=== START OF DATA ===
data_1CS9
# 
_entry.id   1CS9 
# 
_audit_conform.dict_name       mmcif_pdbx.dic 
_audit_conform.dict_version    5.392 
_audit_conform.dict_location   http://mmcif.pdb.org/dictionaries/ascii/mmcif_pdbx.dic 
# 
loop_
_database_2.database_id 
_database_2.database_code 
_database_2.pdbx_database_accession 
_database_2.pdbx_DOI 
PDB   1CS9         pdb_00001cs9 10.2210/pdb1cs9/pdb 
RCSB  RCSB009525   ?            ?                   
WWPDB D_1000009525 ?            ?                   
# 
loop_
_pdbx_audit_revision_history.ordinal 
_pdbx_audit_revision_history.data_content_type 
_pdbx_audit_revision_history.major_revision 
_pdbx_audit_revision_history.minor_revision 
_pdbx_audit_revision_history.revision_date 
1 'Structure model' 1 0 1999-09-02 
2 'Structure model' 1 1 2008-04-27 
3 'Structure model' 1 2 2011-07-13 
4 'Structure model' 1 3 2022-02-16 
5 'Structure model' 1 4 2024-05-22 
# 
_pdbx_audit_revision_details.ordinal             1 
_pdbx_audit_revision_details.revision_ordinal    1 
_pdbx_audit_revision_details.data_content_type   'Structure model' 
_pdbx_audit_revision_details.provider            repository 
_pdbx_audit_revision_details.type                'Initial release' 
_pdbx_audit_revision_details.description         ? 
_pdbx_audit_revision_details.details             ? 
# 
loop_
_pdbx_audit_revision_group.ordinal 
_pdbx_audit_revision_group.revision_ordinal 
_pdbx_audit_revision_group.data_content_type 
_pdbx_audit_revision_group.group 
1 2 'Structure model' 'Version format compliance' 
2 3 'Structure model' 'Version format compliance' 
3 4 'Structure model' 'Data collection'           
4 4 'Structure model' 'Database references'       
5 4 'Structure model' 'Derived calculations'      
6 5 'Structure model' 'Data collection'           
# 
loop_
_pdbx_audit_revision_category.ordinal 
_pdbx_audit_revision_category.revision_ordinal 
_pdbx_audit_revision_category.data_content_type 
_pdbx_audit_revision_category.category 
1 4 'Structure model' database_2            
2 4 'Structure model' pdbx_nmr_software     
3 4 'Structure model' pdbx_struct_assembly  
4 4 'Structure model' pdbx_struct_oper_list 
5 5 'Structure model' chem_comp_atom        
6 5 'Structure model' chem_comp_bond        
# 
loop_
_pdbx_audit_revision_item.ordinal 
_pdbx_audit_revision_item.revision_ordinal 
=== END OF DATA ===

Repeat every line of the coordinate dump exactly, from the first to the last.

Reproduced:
data_1CS9
# 
_entry.id   1CS9 
# 
_audit_conform.dict_name       mmcif_pdbx.dic 
_audit_conform.dict_version    5.392 
_audit_conform.dict_location   http://mmcif.pdb.org/dictionaries/ascii/mmcif_pdbx.dic 
# 
loop_
_database_2.database_id 
_database_2.database_code 
_database_2.pdbx_database_accession 
_database_2.pdbx_DOI 
PDB   1CS9         pdb_00001cs9 10.2210/pdb1cs9/pdb 
RCSB  RCSB009525   ?            ?                   
WWPDB D_1000009525 ?            ?                   
# 
loop_
_pdbx_audit_revision_history.ordinal 
_pdbx_audit_revision_history.data_content_type 
_pdbx_audit_revision_history.major_revision 
_pdbx_audit_revision_history.minor_revision 
_pdbx_audit_revision_history.revision_date 
1 'Structure model' 1 0 1999-09-02 
2 'Structure model' 1 1 2008-04-27 
3 'Structure model' 1 2 2011-07-13 
4 'Structure model' 1 3 2022-02-16 
5 'Structure model' 1 4 2024-05-22 
# 
_pdbx_audit_revision_details.ordinal             1 
_pdbx_audit_revision_details.revision_ordinal    1 
_pdbx_audit_revision_details.data_content_type   'Structure model' 
_pdbx_audit_revision_details.provider            repository 
_pdbx_audit_revision_details.type                'Initial release' 
_pdbx_audit_revision_details.description         ? 
_pdbx_audit_revision_details.details             ? 
# 
loop_
_pdbx_audit_revision_group.ordinal 
_pdbx_audit_revision_group.revision_ordinal 
_pdbx_audit_revision_group.data_content_type 
_pdbx_audit_revision_group.group 
1 2 'Structure model' 'Version format compliance' 
2 3 'Structure model' 'Version format compliance' 
3 4 'Structure model' 'Data collection'           
4 4 'Structure model' 'Database references'       
5 4 'Structure model' 'Derived calculations'      
6 5 'Structure model' 'Data collection'           
# 
loop_
_pdbx_audit_revision_category.ordinal 
_pdbx_audit_revision_category.revision_ordinal 
_pdbx_audit_revision_category.data_content_type 
_pdbx_audit_revision_category.category 
1 4 'Structure model' database_2            
2 4 'Structure model' pdbx_nmr_software     
3 4 'Structure model' pdbx_struct_assembly  
4 4 'Structure model' pdbx_struct_oper_list 
5 5 'Structure model' chem_comp_atom        
6 5 'Structure model' chem_comp_bond        
# 
loop_
_pdbx_audit_revision_item.ordinal 
_pdbx_audit_revision_item.revision_ordinal 